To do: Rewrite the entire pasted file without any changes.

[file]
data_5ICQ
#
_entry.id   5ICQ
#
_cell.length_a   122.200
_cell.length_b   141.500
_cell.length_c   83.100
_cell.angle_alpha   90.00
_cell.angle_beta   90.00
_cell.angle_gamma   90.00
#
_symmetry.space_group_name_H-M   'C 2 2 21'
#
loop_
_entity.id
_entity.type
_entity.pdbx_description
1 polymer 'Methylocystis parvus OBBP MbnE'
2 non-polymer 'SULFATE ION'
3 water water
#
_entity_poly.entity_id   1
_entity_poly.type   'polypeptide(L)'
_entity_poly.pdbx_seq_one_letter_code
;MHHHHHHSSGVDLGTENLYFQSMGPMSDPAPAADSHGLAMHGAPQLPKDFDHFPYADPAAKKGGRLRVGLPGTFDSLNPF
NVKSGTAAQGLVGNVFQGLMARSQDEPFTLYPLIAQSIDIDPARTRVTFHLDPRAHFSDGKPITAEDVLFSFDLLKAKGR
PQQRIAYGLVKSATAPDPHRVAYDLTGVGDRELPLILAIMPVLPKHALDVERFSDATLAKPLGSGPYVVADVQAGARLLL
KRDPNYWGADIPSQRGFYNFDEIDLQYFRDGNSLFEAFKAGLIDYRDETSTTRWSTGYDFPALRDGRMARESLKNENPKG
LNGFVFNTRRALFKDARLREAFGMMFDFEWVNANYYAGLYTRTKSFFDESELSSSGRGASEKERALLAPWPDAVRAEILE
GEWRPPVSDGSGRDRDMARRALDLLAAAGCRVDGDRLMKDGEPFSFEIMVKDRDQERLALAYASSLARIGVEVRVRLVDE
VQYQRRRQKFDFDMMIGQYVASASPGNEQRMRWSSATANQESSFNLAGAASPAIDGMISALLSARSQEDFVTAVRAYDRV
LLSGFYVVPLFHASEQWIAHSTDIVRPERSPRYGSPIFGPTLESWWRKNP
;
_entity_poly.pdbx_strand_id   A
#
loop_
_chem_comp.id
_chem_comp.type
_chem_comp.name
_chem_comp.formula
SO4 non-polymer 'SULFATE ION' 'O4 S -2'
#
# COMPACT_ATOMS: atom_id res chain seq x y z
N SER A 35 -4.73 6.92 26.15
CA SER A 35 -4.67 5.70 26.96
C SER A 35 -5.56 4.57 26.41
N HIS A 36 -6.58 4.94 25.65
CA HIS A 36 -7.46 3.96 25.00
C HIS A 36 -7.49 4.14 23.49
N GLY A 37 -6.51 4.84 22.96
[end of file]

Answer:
data_5ICQ
#
_entry.id   5ICQ
#
_cell.length_a   122.200
_cell.length_b   141.500
_cell.length_c   83.100
_cell.angle_alpha   90.00
_cell.angle_beta   90.00
_cell.angle_gamma   90.00
#
_symmetry.space_group_name_H-M   'C 2 2 21'
#
loop_
_entity.id
_entity.type
_entity.pdbx_description
1 polymer 'Methylocystis parvus OBBP MbnE'
2 non-polymer 'SULFATE ION'
3 water water
#
_entity_poly.entity_id   1
_entity_poly.type   'polypeptide(L)'
_entity_poly.pdbx_seq_one_letter_code
;MHHHHHHSSGVDLGTENLYFQSMGPMSDPAPAADSHGLAMHGAPQLPKDFDHFPYADPAAKKGGRLRVGLPGTFDSLNPF
NVKSGTAAQGLVGNVFQGLMARSQDEPFTLYPLIAQSIDIDPARTRVTFHLDPRAHFSDGKPITAEDVLFSFDLLKAKGR
PQQRIAYGLVKSATAPDPHRVAYDLTGVGDRELPLILAIMPVLPKHALDVERFSDATLAKPLGSGPYVVADVQAGARLLL
KRDPNYWGADIPSQRGFYNFDEIDLQYFRDGNSLFEAFKAGLIDYRDETSTTRWSTGYDFPALRDGRMARESLKNENPKG
LNGFVFNTRRALFKDARLREAFGMMFDFEWVNANYYAGLYTRTKSFFDESELSSSGRGASEKERALLAPWPDAVRAEILE
GEWRPPVSDGSGRDRDMARRALDLLAAAGCRVDGDRLMKDGEPFSFEIMVKDRDQERLALAYASSLARIGVEVRVRLVDE
VQYQRRRQKFDFDMMIGQYVASASPGNEQRMRWSSATANQESSFNLAGAASPAIDGMISALLSARSQEDFVTAVRAYDRV
LLSGFYVVPLFHASEQWIAHSTDIVRPERSPRYGSPIFGPTLESWWRKNP
;
_entity_poly.pdbx_strand_id   A
#
loop_
_chem_comp.id
_chem_comp.type
_chem_comp.name
_chem_comp.formula
SO4 non-polymer 'SULFATE ION' 'O4 S -2'
#
# COMPACT_ATOMS: atom_id res chain seq x y z
N SER A 35 -4.73 6.92 26.15
CA SER A 35 -4.67 5.70 26.96
C SER A 35 -5.56 4.57 26.41
N HIS A 36 -6.58 4.94 25.65
CA HIS A 36 -7.46 3.96 25.00
C HIS A 36 -7.49 4.14 23.49
N GLY A 37 -6.51 4.84 22.96